In this scenario, we are in a directory called work which contains two other directories. One is called working, and the other one is called latest. The working directory holds a set of source code files. The latest directory holds the most recent version of those source code files, some of which have been modified.

To be safe, the working directory is a copy of the current version of the text files. It isn’t the only copy of them.

Finding the Differences Between Two Versions of a File

The diff command finds the differences between two files. Its default action is to list the modified lines in the terminal window.

One file is called slang.c. We’ll compare the version in the working directory to the one in the latest directory.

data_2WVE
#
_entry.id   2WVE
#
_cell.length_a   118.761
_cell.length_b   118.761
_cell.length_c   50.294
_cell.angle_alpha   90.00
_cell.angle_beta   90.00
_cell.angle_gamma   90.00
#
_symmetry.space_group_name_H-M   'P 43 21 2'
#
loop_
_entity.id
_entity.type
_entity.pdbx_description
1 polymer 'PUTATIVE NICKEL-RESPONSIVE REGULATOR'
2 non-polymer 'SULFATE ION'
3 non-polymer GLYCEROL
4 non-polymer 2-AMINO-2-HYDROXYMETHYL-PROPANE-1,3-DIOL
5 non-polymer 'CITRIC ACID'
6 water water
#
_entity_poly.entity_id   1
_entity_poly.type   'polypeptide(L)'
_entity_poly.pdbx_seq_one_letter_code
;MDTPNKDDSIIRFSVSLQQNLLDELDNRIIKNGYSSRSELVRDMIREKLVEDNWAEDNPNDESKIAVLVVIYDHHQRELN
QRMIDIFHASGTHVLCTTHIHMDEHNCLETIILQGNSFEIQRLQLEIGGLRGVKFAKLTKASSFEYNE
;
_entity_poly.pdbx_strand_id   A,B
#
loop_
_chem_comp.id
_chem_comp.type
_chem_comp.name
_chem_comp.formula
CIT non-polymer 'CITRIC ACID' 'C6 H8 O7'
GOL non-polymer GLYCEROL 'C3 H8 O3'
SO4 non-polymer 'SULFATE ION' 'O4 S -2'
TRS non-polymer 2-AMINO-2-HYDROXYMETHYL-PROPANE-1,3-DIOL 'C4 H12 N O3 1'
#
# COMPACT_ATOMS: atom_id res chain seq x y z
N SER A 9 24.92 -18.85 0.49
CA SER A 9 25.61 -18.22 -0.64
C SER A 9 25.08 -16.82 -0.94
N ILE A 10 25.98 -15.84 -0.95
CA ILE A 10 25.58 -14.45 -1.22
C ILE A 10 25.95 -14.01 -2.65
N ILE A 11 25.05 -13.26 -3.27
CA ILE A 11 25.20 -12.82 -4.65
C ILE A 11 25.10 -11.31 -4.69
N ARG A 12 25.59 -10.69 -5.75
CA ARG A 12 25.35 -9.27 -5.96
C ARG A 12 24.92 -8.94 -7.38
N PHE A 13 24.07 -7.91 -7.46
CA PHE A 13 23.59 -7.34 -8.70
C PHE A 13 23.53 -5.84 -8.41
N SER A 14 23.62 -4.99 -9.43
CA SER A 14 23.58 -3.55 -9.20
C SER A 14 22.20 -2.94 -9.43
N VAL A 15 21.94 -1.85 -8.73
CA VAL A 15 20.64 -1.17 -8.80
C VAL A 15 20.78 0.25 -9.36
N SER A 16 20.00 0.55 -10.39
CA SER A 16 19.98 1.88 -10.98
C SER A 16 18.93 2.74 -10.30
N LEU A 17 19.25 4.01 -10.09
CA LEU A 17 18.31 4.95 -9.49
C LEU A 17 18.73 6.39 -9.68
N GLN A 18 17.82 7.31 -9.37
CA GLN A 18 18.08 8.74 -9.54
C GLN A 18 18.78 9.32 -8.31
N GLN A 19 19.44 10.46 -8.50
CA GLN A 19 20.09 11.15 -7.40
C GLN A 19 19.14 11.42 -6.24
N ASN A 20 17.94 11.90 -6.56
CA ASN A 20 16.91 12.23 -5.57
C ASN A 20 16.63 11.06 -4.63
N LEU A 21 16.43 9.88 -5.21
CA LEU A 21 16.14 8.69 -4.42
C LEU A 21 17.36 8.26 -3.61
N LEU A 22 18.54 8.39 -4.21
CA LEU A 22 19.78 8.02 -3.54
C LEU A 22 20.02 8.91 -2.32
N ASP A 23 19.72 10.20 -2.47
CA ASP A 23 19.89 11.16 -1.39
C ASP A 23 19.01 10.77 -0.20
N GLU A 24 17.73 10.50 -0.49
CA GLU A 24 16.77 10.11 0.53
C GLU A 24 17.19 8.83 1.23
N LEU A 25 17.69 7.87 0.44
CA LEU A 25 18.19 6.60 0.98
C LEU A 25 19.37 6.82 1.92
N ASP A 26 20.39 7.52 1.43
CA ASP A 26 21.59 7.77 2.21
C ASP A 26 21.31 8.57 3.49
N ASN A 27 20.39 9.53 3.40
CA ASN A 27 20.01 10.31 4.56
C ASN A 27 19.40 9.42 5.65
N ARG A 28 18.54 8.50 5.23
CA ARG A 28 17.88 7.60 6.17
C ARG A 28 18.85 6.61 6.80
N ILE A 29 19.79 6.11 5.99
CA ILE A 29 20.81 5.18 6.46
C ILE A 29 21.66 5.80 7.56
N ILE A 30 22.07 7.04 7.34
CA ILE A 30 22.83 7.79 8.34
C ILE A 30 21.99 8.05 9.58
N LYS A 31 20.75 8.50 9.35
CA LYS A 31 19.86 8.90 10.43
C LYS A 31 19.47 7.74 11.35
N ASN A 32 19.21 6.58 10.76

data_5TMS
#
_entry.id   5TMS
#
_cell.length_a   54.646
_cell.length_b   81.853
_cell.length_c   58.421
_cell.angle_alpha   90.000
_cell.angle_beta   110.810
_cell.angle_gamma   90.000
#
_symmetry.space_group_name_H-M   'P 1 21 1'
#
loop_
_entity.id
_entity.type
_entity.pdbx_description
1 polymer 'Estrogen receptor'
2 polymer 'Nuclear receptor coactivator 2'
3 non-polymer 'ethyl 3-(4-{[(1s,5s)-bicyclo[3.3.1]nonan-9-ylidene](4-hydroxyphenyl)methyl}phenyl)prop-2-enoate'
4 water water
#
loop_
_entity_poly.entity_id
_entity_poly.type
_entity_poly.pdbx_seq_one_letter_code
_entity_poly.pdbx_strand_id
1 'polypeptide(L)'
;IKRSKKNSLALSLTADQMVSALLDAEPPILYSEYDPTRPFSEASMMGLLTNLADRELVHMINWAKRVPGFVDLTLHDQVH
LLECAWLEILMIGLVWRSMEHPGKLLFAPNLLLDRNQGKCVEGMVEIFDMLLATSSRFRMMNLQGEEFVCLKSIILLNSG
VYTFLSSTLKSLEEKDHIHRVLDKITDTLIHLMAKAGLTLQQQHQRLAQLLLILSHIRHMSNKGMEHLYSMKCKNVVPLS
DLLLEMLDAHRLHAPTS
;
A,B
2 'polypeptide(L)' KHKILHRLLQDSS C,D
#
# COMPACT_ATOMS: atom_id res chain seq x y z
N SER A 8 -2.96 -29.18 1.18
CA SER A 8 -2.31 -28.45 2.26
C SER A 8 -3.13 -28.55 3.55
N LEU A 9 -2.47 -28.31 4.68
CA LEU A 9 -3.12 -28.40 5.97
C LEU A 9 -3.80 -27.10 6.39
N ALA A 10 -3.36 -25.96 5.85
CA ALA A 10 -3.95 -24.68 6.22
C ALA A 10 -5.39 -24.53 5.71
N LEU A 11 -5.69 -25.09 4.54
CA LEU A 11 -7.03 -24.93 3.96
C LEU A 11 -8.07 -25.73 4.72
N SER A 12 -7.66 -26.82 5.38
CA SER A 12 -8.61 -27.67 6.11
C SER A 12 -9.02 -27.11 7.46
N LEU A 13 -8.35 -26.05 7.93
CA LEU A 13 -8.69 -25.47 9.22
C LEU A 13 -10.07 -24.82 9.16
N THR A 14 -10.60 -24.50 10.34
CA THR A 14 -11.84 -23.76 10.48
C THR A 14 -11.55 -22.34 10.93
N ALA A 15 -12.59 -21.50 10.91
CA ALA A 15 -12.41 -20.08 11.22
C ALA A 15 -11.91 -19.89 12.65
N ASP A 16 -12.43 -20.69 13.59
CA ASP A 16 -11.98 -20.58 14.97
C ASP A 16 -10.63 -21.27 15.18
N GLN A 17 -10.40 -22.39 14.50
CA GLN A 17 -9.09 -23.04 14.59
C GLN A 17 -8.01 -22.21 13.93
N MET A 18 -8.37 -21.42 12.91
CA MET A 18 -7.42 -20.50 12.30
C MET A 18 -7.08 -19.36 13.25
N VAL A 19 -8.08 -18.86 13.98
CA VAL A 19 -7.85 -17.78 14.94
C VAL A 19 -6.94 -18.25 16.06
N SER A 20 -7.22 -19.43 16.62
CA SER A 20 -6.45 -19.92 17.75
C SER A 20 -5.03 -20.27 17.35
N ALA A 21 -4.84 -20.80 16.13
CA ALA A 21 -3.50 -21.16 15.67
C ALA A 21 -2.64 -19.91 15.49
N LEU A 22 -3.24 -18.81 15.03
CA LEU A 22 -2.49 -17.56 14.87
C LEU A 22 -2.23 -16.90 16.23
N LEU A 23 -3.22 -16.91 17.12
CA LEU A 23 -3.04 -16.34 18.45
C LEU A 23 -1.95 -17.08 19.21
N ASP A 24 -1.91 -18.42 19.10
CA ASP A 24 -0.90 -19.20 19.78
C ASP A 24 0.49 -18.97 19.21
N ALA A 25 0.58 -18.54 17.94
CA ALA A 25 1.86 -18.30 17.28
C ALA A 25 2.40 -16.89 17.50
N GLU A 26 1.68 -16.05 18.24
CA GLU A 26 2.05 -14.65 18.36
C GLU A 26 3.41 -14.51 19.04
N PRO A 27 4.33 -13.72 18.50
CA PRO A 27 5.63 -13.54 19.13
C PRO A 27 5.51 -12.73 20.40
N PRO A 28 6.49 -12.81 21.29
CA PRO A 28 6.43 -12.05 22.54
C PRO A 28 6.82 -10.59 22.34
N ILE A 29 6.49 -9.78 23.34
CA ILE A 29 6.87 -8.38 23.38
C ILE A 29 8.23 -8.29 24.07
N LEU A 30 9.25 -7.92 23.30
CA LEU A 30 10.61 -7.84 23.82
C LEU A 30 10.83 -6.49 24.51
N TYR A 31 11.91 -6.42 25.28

The -u (unified) option tells diff to also list some of the un-modified text lines from before and after each of the changed sections. These lines are called context lines. They help the patch command locate precisely where a change must be made in the original file.

We provide the names of the files so that diff knows which files to compare. The original file is listed first, then the modified file. This is the command we issue to diff:

diff -u working/slang.c latest/slang.c

diff -u working/slang.s latest/slang.c in a terminal window

diff produces an output listing showing the differences between the files. If the files were identical, there would be no output listed at all. Seeing this type of output from diff confirms that there are differences between the two file versions and that the original file needs patching.

output from diff in a terminal window

Making a Patch FIle

To capture those differences in a patch file, use the following command. It’s the same command as above, with the output from diff redirected into a file called slang.patch.